The first roundtable is a series of questions focused on a review of the 2006 season. Below are my responses, with the exception of number three, which I'll cover in a post later today.
I'd like to thank Husker Jeffie at Double Extra Point for getting this organized.
1. As a Nebraska fan you no doubt had a well-conceived set of expectations for the year. How did the 2006 Nebraska season jive with your preseason prospects?
- My pre-season expectations were that we'd win the Big 12 North and lose the Big 12 title game, both of which occurred. I expected that we'd win one of the big games, losing to USC but beating Texas at home, which was close to the outcome. Also thought we'd lose on Big 12 South game on the road, predicting a loss at Texas A&M, but that actually occurred at Oklahoma State. I thought we'd finished ranked about the mid-teens, but we didn't. I didn't think we'd end up playing another top ten team in a bowl game, though.
Bottom line - we finished about where I thought we would with the exception of ranking.
2. Given the long -standing success of Husker football how does losing five games influence your overall evaluation of the 2006 season? In other words, do the losses keep you up at night? Are you comfortable rationalizing them in some way? Or do you take the optimistic perspective of focusing on the left hand of the W/L column rather than the right hand?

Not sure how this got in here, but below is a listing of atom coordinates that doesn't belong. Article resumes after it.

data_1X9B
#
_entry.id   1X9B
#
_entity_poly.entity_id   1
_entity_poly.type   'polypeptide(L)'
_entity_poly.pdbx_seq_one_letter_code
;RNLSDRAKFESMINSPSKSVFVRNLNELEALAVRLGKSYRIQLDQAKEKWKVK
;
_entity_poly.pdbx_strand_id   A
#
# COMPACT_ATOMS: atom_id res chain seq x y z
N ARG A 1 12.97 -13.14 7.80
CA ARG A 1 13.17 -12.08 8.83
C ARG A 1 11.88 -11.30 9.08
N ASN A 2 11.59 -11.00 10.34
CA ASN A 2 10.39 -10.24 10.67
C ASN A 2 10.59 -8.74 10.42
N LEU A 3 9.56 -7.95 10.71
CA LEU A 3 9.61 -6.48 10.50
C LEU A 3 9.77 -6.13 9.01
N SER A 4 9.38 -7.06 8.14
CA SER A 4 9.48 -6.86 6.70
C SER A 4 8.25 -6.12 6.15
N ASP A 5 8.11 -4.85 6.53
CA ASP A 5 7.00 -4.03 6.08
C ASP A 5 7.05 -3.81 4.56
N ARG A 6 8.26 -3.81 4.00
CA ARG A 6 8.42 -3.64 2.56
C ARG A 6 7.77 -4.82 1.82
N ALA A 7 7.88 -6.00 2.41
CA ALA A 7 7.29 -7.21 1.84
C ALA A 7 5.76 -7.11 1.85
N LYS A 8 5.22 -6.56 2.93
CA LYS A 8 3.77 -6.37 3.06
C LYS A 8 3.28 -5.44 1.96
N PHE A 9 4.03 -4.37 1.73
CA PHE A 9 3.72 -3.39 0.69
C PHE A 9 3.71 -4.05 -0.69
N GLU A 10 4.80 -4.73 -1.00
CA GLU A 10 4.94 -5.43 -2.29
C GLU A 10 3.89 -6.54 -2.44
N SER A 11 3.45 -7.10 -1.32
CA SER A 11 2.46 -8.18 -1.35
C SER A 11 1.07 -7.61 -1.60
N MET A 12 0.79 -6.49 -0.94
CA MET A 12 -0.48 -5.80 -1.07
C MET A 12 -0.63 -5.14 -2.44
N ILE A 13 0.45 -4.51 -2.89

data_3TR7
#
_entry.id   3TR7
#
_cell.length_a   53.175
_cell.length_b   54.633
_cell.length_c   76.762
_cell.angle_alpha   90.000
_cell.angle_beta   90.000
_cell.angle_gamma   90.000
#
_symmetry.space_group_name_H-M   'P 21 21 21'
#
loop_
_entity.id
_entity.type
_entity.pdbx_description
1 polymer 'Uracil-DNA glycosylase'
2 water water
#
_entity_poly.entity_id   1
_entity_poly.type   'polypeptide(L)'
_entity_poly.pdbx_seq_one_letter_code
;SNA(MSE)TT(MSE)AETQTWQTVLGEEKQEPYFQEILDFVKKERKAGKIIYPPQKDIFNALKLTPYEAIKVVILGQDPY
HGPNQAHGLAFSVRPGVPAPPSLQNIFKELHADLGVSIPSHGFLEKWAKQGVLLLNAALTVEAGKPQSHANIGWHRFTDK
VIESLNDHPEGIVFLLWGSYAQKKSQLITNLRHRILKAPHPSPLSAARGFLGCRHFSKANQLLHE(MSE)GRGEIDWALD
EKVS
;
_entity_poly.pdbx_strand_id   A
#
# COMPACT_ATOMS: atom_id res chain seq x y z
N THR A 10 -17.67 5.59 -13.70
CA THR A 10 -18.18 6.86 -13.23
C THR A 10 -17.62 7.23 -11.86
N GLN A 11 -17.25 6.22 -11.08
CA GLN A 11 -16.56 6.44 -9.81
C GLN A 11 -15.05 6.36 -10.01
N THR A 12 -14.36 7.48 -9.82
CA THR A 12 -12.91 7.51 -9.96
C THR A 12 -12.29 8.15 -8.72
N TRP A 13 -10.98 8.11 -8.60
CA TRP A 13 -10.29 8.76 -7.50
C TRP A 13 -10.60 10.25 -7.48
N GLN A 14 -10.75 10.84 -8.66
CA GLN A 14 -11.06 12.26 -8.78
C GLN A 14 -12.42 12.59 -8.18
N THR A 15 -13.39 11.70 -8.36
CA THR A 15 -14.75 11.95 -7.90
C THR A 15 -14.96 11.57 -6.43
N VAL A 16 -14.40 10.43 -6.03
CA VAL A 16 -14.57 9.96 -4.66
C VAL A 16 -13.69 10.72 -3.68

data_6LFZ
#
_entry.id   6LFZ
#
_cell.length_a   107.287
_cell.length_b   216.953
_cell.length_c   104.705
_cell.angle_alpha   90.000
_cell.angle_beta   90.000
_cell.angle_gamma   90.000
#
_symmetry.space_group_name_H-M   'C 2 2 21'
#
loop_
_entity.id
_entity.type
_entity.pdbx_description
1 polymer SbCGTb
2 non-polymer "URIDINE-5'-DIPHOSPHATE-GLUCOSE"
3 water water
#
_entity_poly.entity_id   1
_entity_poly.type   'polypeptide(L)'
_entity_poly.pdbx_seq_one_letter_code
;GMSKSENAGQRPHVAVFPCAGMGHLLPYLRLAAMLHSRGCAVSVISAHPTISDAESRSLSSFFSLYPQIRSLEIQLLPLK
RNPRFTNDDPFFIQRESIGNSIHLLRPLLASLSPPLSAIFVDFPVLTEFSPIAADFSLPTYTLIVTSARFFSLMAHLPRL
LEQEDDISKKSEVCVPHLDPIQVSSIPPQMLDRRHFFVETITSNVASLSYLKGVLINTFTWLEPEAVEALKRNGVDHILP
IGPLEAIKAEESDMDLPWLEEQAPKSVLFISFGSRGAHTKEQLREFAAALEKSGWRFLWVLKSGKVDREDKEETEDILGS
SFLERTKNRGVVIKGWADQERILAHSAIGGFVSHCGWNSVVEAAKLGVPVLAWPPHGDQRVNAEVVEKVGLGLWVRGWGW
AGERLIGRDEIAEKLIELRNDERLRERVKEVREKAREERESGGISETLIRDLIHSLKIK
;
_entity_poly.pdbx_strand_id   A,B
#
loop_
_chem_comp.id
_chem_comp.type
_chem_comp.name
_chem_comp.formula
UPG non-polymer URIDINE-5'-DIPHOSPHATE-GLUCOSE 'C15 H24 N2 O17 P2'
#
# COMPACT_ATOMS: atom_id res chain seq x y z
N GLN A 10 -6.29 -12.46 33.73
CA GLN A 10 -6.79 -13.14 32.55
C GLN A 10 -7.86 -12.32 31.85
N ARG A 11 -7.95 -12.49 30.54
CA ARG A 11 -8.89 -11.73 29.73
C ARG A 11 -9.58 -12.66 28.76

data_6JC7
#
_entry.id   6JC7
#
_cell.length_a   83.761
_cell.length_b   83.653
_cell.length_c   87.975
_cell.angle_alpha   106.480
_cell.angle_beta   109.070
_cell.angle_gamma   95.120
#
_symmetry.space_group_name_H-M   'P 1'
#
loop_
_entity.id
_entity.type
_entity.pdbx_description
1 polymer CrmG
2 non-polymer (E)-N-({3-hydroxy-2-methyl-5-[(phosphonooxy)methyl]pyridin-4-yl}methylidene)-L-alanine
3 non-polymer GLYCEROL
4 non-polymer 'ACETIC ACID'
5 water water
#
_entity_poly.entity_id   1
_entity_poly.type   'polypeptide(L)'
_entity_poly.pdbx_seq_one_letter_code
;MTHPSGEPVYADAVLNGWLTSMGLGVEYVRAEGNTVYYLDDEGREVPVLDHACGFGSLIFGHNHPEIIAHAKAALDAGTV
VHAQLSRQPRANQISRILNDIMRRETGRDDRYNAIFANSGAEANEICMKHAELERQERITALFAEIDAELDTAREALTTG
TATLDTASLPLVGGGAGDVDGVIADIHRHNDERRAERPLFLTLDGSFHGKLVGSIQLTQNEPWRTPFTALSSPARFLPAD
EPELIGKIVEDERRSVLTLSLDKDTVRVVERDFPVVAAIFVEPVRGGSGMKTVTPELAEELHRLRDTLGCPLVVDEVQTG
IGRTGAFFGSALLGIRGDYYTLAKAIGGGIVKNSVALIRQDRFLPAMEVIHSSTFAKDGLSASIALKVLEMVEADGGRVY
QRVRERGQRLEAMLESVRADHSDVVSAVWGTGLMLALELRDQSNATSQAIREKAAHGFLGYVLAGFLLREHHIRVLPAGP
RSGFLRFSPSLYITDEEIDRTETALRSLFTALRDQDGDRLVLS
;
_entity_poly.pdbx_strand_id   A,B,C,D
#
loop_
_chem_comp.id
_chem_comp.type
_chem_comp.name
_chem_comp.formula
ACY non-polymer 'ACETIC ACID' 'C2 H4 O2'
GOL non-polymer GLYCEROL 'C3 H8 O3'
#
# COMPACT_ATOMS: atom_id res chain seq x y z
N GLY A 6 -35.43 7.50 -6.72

- Around the late 80's, I thought long and hard about the idea of the Huskers losing five games or more in a season. I knew we couldn't go on forever never losing more than three - life just doesn't work that way. The conclusion I had was that I hoped I'd be old and grey or long gone when it happened. I couldn't imagine what it would be like to have a losing season, the thought made me wince.
I don't focus as much on wins and losses as much as I do how we play the game. Watching the Kansas and Oklahoma State games this year would drive anyone crazy because of the way we played, and at the time I was screaming as much at my TV as I've ever done. It was frustrating how we lost the games we did. I felt we dominated Oklahoma throughout the game with the exception of one long drive. The games which we lost can be directly attributed to turnovers - as we had way too many on the season, finishing the year 113th in fumbles lost, and 58th in turnover margin.
I am not as disgusted with the USC game plan as others appear to be. I felt that we could have been in and possibly won the game if it not for mistakes made on the field, and for people who complain about Callahan being conservative - conservative is not calling a fake punt that nearly went for a touchdown early in the game.
3. Now that the season has come to a close we know that Coach Callahan will go over all areas of the team with an IRS auditor's attention to detail. Help him out by offering a brief assessment of the 2006 offense, defense and special teams.
I'll cover this question in a part two segment that will be posted later today.